Halo Fishing Swimbait Coneheads Review

The product recommendations on our site are independently chosen by our editors. When you click through our links, we may earn a commission. 

Fishing swimbaits around, over and through vegetation is an extremely effective way to catch bass. A technique made popular in Florida and on the West Coast, anglers have now brought this style of fishing back home and have found it particularly effective certain times of the year throughout much of the country.

The concept is pretty simple: Take an extra wide gap hook, a soft-plastic swimbait with a paddle tail and, at times, add a little weight to the belly. This last step can come in the way of a belly-weighted hook or perhaps hanging a bell weight off the shaft. But operating inside these simple parameters will give you a good chance of catching fish.

Still, there is one more element you can add to make this presentation a little more efficient at coming through the cover. And one such product is what we’re here to discuss today is the Halo Fishing Swimbait Coneheads.

soft plastic bass fishing swimbait

What’s the purpose?

When fishing over and through vegetation with a weightless or belly weighted swimbait, there’s a tendency for the blunt nose of some baits to hang on the vegetation. This isn’t a big deal at times and can actually help the bite on occasion. As the bait hangs and you pop your rod tip to free the lure, this break in the consistent action and sudden jolt from the bait often triggers a strike from a trailing bass.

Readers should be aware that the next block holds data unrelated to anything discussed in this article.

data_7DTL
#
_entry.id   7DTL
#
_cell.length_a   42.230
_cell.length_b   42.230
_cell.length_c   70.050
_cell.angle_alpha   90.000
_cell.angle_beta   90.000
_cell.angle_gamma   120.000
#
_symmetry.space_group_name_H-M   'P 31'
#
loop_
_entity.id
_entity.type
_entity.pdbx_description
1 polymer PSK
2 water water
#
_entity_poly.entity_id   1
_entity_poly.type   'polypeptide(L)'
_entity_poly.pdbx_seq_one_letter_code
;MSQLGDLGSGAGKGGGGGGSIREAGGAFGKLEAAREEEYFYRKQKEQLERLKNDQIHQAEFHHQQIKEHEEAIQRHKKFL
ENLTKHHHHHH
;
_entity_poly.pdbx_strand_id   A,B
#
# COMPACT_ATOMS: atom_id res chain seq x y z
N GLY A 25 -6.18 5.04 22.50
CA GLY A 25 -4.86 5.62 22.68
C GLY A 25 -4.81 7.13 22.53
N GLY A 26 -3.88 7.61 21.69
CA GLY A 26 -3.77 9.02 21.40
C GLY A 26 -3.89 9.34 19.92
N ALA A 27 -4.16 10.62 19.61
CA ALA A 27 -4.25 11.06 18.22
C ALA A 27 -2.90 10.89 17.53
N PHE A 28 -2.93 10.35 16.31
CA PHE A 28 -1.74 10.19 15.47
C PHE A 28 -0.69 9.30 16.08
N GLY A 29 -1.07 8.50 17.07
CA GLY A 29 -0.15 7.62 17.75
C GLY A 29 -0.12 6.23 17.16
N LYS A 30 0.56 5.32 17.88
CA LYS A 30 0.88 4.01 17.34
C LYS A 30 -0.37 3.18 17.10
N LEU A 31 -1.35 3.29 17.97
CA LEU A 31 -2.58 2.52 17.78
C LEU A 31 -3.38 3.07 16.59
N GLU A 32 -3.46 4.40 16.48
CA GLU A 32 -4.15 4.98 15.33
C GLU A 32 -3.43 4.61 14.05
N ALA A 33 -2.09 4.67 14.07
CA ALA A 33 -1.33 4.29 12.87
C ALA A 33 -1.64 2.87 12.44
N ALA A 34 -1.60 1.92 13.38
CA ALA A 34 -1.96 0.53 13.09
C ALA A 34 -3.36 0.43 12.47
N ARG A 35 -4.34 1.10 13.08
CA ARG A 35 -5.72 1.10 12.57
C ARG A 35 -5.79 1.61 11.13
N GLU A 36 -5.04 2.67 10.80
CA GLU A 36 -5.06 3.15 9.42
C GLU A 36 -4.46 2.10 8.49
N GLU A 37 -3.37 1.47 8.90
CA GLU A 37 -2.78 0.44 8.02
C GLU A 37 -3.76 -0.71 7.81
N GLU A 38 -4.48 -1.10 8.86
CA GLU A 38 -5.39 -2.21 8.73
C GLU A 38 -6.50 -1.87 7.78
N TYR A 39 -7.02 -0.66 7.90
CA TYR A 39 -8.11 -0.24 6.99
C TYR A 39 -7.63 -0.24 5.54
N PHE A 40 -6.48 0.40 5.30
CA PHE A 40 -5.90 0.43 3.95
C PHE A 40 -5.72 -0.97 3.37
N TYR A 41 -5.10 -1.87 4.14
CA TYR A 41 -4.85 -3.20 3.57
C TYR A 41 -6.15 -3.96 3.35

But other times, the nose of a swimbait will catch on a piece of cover and either hang up or tear the vegetation away from the remainder of the cover. At that point, you’re often unable to pop the bait free and you have to either go retrieve the bait or reel it all the way in to pick the trash off of it. This lessens your efficiency with this technique.

Enter the Halo Fishing Swimbait Conehead. Adding this product to the nose of your swimbait, you have a much more durable and aerodynamic point of contact with cover. One that better deflects off of cover and sheds the floating vegetation that tends to bog a swimbait down during the retrieve.

halo fishing conehead for bass fishing swimbaits

How to attach it

There are a few products out there that are used to accomplish this same purpose. They differ in material and how they’re attached. I have used some in the past that were plastic with a screw lock spring that you screw down into the nose of the swimbait. But the Halo Coneheads are actually made of rubber and can be attached to the line in the same way that a bobber stopper is attached. The Coneheads come in packs of eight consisting of two sets of four Coneheads attached to two plastic disks. There are thin wires that come up from the disk, go through each Conehead and then double back through to form a loop in the wire.